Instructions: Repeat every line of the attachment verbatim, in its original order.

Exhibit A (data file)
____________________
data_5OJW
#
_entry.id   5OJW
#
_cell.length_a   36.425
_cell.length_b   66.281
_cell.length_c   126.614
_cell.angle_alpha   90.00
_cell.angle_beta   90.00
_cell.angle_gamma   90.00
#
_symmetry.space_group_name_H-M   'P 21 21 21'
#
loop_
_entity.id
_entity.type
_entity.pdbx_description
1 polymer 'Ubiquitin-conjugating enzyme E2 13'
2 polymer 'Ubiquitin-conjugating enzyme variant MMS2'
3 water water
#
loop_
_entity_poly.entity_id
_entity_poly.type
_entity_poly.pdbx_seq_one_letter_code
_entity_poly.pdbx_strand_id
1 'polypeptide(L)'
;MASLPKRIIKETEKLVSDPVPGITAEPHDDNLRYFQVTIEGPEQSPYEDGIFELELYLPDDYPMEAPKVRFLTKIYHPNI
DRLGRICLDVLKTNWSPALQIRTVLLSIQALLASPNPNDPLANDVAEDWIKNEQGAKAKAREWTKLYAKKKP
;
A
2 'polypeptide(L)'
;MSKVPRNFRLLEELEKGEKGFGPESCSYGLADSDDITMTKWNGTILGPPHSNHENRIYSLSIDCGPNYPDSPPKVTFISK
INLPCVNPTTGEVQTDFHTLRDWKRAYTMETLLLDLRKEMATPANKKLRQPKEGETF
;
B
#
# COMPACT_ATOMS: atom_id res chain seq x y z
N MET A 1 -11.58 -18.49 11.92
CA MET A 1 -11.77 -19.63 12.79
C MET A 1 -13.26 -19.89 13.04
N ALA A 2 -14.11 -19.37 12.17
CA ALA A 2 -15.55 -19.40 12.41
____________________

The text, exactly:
data_5OJW
#
_entry.id   5OJW
#
_cell.length_a   36.425
_cell.length_b   66.281
_cell.length_c   126.614
_cell.angle_alpha   90.00
_cell.angle_beta   90.00
_cell.angle_gamma   90.00
#
_symmetry.space_group_name_H-M   'P 21 21 21'
#
loop_
_entity.id
_entity.type
_entity.pdbx_description
1 polymer 'Ubiquitin-conjugating enzyme E2 13'
2 polymer 'Ubiquitin-conjugating enzyme variant MMS2'
3 water water
#
loop_
_entity_poly.entity_id
_entity_poly.type
_entity_poly.pdbx_seq_one_letter_code
_entity_poly.pdbx_strand_id
1 'polypeptide(L)'
;MASLPKRIIKETEKLVSDPVPGITAEPHDDNLRYFQVTIEGPEQSPYEDGIFELELYLPDDYPMEAPKVRFLTKIYHPNI
DRLGRICLDVLKTNWSPALQIRTVLLSIQALLASPNPNDPLANDVAEDWIKNEQGAKAKAREWTKLYAKKKP
;
A
2 'polypeptide(L)'
;MSKVPRNFRLLEELEKGEKGFGPESCSYGLADSDDITMTKWNGTILGPPHSNHENRIYSLSIDCGPNYPDSPPKVTFISK
INLPCVNPTTGEVQTDFHTLRDWKRAYTMETLLLDLRKEMATPANKKLRQPKEGETF
;
B
#
# COMPACT_ATOMS: atom_id res chain seq x y z
N MET A 1 -11.58 -18.49 11.92
CA MET A 1 -11.77 -19.63 12.79
C MET A 1 -13.26 -19.89 13.04
N ALA A 2 -14.11 -19.37 12.17
CA ALA A 2 -15.55 -19.40 12.41